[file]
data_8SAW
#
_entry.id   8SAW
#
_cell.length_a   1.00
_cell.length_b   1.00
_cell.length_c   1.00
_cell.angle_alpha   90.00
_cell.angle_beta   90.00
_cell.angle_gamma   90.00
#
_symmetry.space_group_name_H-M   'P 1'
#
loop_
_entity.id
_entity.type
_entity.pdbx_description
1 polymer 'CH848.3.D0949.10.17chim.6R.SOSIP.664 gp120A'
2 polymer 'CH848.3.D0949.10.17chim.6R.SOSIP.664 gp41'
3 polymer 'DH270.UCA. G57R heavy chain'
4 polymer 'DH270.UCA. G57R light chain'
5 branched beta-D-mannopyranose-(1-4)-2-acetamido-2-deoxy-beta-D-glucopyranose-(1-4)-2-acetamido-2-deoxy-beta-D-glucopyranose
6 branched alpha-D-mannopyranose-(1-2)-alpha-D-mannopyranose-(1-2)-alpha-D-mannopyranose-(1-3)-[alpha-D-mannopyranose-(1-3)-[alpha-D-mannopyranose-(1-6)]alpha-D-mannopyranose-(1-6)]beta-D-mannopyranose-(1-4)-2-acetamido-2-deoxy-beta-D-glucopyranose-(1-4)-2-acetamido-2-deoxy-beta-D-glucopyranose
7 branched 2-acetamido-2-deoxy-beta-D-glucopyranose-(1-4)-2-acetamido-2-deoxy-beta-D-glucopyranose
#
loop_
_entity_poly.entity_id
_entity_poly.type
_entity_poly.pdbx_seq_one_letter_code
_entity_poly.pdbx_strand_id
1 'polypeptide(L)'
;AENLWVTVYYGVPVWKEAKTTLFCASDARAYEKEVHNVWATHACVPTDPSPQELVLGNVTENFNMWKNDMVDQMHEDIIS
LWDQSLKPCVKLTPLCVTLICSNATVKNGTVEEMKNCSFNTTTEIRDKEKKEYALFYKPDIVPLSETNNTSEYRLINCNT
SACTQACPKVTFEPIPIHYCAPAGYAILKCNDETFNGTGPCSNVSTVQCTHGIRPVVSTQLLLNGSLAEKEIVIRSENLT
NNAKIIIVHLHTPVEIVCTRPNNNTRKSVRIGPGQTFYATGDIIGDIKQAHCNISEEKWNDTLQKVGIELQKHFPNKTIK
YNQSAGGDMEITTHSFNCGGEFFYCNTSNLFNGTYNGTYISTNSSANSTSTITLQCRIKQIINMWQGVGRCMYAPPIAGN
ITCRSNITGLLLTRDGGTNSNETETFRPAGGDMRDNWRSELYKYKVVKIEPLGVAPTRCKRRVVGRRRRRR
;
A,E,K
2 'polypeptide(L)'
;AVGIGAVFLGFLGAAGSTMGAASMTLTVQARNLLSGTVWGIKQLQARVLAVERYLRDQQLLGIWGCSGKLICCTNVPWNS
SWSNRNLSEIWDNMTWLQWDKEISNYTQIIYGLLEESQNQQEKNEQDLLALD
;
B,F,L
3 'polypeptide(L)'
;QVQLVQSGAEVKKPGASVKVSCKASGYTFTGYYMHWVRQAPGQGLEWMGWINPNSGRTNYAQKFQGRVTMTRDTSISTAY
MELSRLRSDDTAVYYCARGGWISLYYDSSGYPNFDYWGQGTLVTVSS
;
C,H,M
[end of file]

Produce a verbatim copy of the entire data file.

data_8SAW
#
_entry.id   8SAW
#
_cell.length_a   1.00
_cell.length_b   1.00
_cell.length_c   1.00
_cell.angle_alpha   90.00
_cell.angle_beta   90.00
_cell.angle_gamma   90.00
#
_symmetry.space_group_name_H-M   'P 1'
#
loop_
_entity.id
_entity.type
_entity.pdbx_description
1 polymer 'CH848.3.D0949.10.17chim.6R.SOSIP.664 gp120A'
2 polymer 'CH848.3.D0949.10.17chim.6R.SOSIP.664 gp41'
3 polymer 'DH270.UCA. G57R heavy chain'
4 polymer 'DH270.UCA. G57R light chain'
5 branched beta-D-mannopyranose-(1-4)-2-acetamido-2-deoxy-beta-D-glucopyranose-(1-4)-2-acetamido-2-deoxy-beta-D-glucopyranose
6 branched alpha-D-mannopyranose-(1-2)-alpha-D-mannopyranose-(1-2)-alpha-D-mannopyranose-(1-3)-[alpha-D-mannopyranose-(1-3)-[alpha-D-mannopyranose-(1-6)]alpha-D-mannopyranose-(1-6)]beta-D-mannopyranose-(1-4)-2-acetamido-2-deoxy-beta-D-glucopyranose-(1-4)-2-acetamido-2-deoxy-beta-D-glucopyranose
7 branched 2-acetamido-2-deoxy-beta-D-glucopyranose-(1-4)-2-acetamido-2-deoxy-beta-D-glucopyranose
#
loop_
_entity_poly.entity_id
_entity_poly.type
_entity_poly.pdbx_seq_one_letter_code
_entity_poly.pdbx_strand_id
1 'polypeptide(L)'
;AENLWVTVYYGVPVWKEAKTTLFCASDARAYEKEVHNVWATHACVPTDPSPQELVLGNVTENFNMWKNDMVDQMHEDIIS
LWDQSLKPCVKLTPLCVTLICSNATVKNGTVEEMKNCSFNTTTEIRDKEKKEYALFYKPDIVPLSETNNTSEYRLINCNT
SACTQACPKVTFEPIPIHYCAPAGYAILKCNDETFNGTGPCSNVSTVQCTHGIRPVVSTQLLLNGSLAEKEIVIRSENLT
NNAKIIIVHLHTPVEIVCTRPNNNTRKSVRIGPGQTFYATGDIIGDIKQAHCNISEEKWNDTLQKVGIELQKHFPNKTIK
YNQSAGGDMEITTHSFNCGGEFFYCNTSNLFNGTYNGTYISTNSSANSTSTITLQCRIKQIINMWQGVGRCMYAPPIAGN
ITCRSNITGLLLTRDGGTNSNETETFRPAGGDMRDNWRSELYKYKVVKIEPLGVAPTRCKRRVVGRRRRRR
;
A,E,K
2 'polypeptide(L)'
;AVGIGAVFLGFLGAAGSTMGAASMTLTVQARNLLSGTVWGIKQLQARVLAVERYLRDQQLLGIWGCSGKLICCTNVPWNS
SWSNRNLSEIWDNMTWLQWDKEISNYTQIIYGLLEESQNQQEKNEQDLLALD
;
B,F,L
3 'polypeptide(L)'
;QVQLVQSGAEVKKPGASVKVSCKASGYTFTGYYMHWVRQAPGQGLEWMGWINPNSGRTNYAQKFQGRVTMTRDTSISTAY
MELSRLRSDDTAVYYCARGGWISLYYDSSGYPNFDYWGQGTLVTVSS
;
C,H,M